WASHINGTON -- Facebook is asking that the new head of the Federal Trade Commission step away from decisions on whether to continue the agency's antitrust case against the social network giant, saying that past public criticism of the company's market power makes it impossible for her to be impartial.
Facebook Inc. petitioned the agency Wednesday to remove Chairwoman Lina Khan from taking part in decisions on the FTC's antitrust lawsuit against the company. A federal judge recently dismissed the suit by the FTC and one from a coalition of states, saying they didn't provide enough evidence to prove that Facebook is a monopoly in the social networking market. The judge, however, allowed the FTC to revise its complaint and try again.
Khan has been a persistent critic of Amazon, Google and Apple, as well as Facebook.
FTC officials declined comment on Facebook's motion, which was filed two weeks after Amazon requested that Khan be removed from taking part in antitrust investigations of that company. Khan has said that she would seek the opinion of FTC ethics monitors if issues arose of potential conflict of interest.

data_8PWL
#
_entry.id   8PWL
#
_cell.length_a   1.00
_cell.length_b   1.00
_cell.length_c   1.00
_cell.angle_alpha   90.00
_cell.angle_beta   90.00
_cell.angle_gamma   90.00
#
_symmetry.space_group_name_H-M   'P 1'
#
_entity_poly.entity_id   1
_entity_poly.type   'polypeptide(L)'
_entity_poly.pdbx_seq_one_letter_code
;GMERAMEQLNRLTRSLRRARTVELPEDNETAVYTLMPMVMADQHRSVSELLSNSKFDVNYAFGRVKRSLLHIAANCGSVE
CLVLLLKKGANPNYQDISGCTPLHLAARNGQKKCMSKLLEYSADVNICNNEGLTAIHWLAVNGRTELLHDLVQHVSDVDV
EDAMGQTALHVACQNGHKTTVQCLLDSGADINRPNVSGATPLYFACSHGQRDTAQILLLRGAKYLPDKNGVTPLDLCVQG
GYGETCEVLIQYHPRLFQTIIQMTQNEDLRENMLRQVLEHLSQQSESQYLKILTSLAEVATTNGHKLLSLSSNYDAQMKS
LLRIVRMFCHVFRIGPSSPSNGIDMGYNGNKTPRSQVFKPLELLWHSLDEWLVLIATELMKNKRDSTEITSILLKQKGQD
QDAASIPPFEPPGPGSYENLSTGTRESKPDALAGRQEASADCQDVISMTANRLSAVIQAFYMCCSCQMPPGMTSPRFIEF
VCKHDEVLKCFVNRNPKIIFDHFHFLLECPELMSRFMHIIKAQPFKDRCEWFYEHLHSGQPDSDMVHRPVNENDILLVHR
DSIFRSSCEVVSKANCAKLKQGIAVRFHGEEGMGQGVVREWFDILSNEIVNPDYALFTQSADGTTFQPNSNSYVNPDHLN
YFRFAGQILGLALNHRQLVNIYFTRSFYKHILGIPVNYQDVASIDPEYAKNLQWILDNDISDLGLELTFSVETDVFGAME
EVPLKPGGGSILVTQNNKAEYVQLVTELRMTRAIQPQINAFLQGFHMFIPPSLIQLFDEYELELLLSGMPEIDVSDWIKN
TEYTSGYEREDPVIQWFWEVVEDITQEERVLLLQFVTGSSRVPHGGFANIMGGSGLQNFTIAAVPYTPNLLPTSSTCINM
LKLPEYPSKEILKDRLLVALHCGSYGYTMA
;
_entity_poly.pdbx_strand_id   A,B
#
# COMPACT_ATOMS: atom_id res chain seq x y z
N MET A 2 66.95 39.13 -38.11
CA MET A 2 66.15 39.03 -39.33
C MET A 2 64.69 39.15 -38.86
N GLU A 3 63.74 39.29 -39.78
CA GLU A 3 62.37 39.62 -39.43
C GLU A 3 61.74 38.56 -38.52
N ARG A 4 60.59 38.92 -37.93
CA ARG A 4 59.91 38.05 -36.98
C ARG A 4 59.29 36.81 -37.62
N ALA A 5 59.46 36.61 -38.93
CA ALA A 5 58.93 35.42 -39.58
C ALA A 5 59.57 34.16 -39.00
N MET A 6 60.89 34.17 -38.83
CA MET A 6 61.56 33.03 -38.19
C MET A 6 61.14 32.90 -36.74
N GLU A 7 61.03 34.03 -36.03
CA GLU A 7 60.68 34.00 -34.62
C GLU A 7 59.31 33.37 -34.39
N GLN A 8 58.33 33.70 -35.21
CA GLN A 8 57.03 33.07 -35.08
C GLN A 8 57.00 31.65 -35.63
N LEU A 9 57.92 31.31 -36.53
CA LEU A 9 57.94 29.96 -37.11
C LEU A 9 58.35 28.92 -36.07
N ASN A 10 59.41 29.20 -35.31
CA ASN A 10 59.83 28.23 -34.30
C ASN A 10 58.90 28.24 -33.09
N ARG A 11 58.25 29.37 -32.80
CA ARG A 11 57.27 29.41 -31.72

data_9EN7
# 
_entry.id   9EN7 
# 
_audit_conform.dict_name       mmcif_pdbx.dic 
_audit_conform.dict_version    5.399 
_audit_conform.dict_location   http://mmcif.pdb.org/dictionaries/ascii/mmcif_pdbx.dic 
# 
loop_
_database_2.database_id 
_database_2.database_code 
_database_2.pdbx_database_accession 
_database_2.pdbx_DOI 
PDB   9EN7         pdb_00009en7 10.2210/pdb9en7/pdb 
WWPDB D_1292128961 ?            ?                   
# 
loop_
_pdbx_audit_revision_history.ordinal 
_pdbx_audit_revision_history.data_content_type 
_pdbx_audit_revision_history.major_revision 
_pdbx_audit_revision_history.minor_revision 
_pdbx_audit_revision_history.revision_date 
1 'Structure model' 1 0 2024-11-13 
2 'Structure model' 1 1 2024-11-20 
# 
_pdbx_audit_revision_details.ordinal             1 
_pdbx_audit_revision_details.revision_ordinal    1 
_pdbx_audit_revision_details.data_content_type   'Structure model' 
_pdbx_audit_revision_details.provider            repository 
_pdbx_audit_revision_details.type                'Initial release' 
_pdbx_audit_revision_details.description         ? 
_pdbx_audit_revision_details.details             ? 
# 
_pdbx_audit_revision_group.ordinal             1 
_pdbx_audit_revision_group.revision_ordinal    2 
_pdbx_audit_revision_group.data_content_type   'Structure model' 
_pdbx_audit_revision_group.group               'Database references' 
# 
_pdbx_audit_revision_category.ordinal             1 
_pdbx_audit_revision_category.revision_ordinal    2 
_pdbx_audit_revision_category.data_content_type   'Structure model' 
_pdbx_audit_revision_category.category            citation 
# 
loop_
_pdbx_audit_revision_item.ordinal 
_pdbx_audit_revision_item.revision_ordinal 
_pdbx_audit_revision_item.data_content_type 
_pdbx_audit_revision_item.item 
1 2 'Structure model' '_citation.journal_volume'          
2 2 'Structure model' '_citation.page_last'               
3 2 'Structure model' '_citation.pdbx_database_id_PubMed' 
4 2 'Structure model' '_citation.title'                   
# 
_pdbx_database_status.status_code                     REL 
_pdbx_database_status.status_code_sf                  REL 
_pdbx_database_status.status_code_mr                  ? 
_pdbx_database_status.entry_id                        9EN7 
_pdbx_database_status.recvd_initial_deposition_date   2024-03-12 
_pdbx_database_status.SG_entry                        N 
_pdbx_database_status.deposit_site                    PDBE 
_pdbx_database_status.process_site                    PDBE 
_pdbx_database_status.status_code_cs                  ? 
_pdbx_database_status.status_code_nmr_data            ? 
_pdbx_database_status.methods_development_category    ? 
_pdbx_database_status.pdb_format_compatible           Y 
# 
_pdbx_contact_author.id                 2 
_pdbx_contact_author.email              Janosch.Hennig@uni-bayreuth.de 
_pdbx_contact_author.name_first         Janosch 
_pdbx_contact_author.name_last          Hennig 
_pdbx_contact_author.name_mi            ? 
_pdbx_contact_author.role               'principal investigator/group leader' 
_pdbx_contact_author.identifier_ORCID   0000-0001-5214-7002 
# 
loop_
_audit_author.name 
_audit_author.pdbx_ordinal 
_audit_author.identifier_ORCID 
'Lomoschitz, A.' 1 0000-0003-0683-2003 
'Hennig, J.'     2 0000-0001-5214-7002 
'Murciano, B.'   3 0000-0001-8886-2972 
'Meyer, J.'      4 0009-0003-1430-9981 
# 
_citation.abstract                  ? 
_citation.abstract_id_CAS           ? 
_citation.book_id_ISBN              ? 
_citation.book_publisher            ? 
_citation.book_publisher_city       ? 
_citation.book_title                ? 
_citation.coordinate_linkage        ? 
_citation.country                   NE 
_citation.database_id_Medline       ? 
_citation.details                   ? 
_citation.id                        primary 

The requests from Facebook and Amazon were made as the four technology giants fall under extreme scrutiny and legislative pressure from the FTC, the Justice Department, European regulators, lawmakers in Washington, and, most recently, from an executive order from the White House.
"When a new commissioner has already drawn factual and legal conclusions and deemed the target a lawbreaker, due process requires that individual to recuse herself from related matters when acting in the capacity of an FTC commissioner," Facebook said in its petition. "Chair Khan has consistently made public statements not only accusing Facebook of conduct that merits disapproval, but specifically expressing her belief that the conduct meets the elements of an antitrust offense."
As counsel to a House Judiciary antitrust panel in 2019 and 2020, Khan played a key role in an extensive bipartisan investigation of the market power of tech giants.